The offer on the table was to be a reporter for NASCAR Race Hub. We cover racing during the week. I had to be at a lot of different race shops and really learned the sport that way. I jumped at the opportunity and thought it would be a perfect fit. Three and a half years later, so much has changed. But my love for the sport and my passion for it has only grown. I never thought I would really take to it as quickly as I did but I am 100% in. I’m a diehard fan now. It’s really a dream come true and I’m really lucky that I get to cover the sport every day.
RT : That’s a really cool journey cause I think that’s how we discover our passions. It’s through experience and channeling what you are talented with, you can discover inadvertent or intentional way that that’s what you’re gonna end up doing. That’s the thing I find natural about you when you host the Race Hub show with Adam Alexander and Steve Byrnes. Would you say in the past three and a half years, that it’s been interesting to see yourself grow professionally as well with the show?
DT : Yes, absolutely. It’s a great question and something I definitely feel like there’s two different mindsets: there’s the NASCAR IQ and the television IQ. It was a huge challenge, it’s still a process where you’re trying to get better and learn more every day. I remember entering the sport and the show thinking I had a pretty good baseline of racing knowledge and television knowledge.
At the network level with the Trucks, Nationwide and Cup Series level, when you start covering it every day, there’s so many intricacies that fans don’t know about. I work with so many great people that have been in the sport for 30 years. I haven’t thought about it. That’s an interesting story because I was noticing things with a fresh pair of eyes and they helped me understand and I helped them. It was a great kind of information sharing. I learned a lot and I’m still learning every day about the sport. I love that our show not only covers breaking news, developing stories which is something I have a passion for, highlights and analysis, but we also cover the human-interest stories. We get to be in the race shops with the fans, we get to go to the NASCAR Hall of Fame, and we get to do historic pieces. There’s so many different types of storytelling that we get to do on our show.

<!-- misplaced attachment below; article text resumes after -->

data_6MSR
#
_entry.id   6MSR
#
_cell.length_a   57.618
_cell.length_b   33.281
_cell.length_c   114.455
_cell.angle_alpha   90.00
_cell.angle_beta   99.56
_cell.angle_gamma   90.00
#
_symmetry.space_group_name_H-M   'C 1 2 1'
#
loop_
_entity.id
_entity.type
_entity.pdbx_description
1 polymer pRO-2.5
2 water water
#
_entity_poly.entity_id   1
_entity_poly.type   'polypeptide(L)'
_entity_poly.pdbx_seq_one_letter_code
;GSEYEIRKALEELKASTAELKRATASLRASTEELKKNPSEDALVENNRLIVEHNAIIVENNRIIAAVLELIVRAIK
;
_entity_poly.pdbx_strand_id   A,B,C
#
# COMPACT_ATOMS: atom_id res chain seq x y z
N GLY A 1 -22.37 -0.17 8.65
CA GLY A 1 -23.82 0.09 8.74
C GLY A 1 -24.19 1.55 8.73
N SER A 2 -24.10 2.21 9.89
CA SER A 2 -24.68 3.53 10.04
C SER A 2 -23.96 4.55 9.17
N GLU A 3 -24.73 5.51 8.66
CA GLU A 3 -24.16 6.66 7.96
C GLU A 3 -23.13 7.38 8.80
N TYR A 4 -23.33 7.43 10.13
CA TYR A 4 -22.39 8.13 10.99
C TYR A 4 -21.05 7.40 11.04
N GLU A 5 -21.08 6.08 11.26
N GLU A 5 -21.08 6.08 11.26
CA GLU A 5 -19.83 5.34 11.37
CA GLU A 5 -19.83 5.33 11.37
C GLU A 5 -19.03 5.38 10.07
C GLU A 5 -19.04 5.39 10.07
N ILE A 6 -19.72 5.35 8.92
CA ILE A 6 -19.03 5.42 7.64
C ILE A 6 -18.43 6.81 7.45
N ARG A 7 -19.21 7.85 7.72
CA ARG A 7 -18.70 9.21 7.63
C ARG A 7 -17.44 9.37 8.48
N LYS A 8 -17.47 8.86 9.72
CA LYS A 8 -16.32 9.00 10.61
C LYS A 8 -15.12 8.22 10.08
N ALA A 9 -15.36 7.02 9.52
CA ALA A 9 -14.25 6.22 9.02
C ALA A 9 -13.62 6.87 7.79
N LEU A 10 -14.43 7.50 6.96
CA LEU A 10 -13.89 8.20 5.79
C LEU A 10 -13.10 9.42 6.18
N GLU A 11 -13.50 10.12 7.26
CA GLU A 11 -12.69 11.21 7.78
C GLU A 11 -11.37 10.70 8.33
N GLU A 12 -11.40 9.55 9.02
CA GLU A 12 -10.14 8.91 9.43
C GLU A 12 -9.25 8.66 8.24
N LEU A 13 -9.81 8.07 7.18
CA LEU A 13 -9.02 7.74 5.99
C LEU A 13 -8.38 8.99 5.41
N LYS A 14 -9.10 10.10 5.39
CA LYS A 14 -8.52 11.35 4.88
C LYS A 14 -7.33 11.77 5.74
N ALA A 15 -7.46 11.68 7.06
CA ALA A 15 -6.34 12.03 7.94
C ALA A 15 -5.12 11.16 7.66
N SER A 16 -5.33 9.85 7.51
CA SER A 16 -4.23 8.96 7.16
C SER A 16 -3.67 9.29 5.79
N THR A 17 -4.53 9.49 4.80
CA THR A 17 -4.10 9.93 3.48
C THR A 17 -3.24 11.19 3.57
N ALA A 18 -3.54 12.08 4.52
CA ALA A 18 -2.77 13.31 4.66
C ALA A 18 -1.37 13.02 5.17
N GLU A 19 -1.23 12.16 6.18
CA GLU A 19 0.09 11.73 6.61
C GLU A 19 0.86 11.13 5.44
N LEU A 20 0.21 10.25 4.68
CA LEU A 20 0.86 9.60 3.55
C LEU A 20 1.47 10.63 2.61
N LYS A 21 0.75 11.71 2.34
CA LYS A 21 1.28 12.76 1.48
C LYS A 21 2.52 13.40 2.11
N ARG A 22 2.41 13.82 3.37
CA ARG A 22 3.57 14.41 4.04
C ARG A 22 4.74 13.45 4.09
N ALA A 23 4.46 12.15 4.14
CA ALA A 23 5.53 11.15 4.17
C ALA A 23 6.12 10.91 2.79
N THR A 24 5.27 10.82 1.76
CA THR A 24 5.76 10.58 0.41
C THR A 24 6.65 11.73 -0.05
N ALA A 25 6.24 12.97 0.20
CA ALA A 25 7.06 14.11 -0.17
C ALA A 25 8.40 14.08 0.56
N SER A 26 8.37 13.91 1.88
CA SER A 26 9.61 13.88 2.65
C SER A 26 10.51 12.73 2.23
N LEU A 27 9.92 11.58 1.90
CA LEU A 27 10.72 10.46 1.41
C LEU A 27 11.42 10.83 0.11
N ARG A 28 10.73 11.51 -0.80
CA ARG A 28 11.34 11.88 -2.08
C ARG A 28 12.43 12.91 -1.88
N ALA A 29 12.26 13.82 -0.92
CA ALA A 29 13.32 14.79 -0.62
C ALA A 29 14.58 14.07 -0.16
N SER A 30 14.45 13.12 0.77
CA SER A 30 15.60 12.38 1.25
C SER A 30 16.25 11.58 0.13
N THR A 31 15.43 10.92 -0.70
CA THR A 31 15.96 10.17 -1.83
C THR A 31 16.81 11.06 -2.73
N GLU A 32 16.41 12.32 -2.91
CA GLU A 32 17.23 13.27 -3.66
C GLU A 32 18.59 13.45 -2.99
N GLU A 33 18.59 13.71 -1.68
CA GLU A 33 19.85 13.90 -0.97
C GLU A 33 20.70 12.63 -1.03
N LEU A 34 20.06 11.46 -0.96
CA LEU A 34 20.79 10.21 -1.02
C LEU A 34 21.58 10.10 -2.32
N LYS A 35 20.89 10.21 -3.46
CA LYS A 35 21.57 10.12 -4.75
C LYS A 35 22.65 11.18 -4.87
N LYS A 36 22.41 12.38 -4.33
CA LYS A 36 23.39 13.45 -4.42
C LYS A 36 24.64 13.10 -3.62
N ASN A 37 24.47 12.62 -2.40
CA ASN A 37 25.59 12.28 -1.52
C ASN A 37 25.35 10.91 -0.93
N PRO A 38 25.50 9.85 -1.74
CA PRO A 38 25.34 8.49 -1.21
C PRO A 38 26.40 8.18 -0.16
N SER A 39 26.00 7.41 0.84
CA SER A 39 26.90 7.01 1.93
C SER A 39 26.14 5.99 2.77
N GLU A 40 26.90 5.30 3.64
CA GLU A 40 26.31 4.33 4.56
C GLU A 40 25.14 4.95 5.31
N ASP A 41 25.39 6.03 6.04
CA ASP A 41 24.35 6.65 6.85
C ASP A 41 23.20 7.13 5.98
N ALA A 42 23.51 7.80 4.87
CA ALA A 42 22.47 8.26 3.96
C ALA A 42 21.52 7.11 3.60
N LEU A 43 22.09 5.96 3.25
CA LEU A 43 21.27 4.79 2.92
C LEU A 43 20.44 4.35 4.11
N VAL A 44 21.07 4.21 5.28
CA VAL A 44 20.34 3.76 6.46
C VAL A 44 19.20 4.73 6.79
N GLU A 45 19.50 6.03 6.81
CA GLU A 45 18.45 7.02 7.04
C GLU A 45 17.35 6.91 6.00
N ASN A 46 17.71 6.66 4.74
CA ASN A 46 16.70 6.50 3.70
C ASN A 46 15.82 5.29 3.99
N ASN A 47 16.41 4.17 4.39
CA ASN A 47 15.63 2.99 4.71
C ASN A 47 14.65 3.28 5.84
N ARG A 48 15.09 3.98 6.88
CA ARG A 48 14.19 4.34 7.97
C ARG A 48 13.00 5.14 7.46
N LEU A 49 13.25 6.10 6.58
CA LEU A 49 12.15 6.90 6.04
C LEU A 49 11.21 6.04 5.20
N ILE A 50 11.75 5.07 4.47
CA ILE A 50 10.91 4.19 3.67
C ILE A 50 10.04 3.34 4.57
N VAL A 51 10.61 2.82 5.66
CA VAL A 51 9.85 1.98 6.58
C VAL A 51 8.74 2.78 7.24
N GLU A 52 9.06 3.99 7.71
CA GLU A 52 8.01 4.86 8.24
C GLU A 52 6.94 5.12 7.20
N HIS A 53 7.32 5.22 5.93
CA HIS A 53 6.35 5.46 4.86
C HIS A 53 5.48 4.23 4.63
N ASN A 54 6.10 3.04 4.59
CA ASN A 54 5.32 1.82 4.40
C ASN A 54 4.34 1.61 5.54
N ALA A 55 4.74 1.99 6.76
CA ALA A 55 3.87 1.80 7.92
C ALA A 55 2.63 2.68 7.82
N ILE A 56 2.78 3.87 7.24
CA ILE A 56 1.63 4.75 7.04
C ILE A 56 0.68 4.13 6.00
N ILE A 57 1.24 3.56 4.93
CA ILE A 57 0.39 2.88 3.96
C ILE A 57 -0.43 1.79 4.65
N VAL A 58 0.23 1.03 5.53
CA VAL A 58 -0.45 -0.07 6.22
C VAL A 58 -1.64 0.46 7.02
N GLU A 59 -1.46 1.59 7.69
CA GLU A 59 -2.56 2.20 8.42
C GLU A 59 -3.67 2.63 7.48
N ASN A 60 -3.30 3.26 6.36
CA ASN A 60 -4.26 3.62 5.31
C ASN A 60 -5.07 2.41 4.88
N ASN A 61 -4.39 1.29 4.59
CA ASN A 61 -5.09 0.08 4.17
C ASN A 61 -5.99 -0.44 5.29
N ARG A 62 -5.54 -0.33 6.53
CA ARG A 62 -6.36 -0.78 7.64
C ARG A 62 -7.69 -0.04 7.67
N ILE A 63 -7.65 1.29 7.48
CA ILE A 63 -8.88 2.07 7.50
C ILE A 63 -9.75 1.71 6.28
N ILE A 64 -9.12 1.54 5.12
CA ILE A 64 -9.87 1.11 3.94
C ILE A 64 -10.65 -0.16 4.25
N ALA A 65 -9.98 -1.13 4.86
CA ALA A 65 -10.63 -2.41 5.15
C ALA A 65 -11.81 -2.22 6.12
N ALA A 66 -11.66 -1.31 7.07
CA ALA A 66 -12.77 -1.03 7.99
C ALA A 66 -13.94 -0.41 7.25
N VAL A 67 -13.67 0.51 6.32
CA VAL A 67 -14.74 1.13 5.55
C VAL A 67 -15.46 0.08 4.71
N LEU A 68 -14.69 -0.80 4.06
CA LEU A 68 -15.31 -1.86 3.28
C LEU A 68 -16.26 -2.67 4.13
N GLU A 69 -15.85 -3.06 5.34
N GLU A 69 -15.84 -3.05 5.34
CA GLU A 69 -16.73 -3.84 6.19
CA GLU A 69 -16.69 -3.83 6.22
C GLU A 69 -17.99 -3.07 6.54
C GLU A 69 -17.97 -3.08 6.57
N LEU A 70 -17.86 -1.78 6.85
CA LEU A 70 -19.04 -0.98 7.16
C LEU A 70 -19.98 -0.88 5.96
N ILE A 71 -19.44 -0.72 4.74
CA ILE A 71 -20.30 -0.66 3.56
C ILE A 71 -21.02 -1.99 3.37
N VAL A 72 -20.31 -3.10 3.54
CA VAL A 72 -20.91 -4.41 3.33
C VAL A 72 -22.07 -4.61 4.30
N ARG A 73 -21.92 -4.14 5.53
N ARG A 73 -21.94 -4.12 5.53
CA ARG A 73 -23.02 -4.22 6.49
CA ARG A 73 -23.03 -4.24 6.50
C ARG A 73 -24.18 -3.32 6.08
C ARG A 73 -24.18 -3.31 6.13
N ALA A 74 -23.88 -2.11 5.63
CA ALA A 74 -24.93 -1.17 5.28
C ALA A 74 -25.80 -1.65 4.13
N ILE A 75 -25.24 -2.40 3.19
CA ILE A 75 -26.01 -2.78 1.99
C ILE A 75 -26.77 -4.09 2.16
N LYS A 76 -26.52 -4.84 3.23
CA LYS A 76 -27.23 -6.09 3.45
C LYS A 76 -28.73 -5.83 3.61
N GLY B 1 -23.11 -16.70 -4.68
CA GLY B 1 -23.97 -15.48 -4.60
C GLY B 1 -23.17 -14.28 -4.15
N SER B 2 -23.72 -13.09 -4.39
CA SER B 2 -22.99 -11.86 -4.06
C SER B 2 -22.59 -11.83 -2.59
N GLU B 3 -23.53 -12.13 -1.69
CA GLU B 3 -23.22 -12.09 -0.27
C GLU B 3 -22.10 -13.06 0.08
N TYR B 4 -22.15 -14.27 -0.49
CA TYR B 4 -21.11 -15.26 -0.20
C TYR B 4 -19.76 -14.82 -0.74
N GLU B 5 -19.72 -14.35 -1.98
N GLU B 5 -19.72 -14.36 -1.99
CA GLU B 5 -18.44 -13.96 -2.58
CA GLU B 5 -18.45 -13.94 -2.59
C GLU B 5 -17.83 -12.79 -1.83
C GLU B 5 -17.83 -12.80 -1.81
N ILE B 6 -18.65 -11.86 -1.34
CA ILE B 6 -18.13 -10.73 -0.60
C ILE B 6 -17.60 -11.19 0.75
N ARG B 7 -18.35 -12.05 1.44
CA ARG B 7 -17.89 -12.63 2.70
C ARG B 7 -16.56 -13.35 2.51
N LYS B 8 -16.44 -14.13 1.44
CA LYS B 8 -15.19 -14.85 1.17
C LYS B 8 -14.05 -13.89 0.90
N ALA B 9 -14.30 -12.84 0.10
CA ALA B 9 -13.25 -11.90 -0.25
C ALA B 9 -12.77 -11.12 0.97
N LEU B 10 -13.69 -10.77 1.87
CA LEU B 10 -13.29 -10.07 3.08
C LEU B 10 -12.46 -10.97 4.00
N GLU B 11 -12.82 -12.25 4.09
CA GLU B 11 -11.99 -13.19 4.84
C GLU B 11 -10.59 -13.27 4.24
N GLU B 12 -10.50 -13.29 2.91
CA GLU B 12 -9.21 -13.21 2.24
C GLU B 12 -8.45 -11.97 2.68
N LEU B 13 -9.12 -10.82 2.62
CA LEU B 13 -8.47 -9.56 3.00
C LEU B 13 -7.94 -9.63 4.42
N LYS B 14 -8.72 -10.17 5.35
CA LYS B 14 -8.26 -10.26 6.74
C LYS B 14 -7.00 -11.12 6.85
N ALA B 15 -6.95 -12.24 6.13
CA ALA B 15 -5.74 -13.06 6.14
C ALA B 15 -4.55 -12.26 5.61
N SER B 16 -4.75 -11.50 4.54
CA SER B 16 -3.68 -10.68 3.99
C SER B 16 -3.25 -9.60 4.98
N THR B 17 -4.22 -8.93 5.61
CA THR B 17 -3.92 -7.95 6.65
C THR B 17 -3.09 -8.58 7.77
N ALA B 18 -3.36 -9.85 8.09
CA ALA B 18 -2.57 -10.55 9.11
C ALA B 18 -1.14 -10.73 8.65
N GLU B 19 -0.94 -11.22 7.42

I feel like I’ve grown a lot at SPEED and now FOX Sports 1. I’ve been challenged in so many ways, from being a reporter to now being in the studio, which is a completely different art in itself. I work beside so many talented people and I think it’s something that team owner Rick Hendrick preaches all the time when asked about his success. It’s about being surrounded by the right people. I’m surrounded by some of the best people ever to cover the sport. I feel so blessed to work with so many great people that were open to helping me, not only to help me get better at my craft, which is storytelling and covering our sport in the field and in the studio, but they also made me feel really welcome to asking any question and there was really no dumb question.
When I got to work with Larry McReynolds, Jeff Hammond, and Chad Knaus on NASCAR Performance, it was a whole new experience because there were so many intricacies with the car that I didn’t know about. They were so awesome because I had some of the greatest crew chiefs in the sport surrounding me saying “No question is a dumb question. We’re all here to help you learn. And if you’re asking (questions), you’re wondering, your viewers are also probably wondering as well.”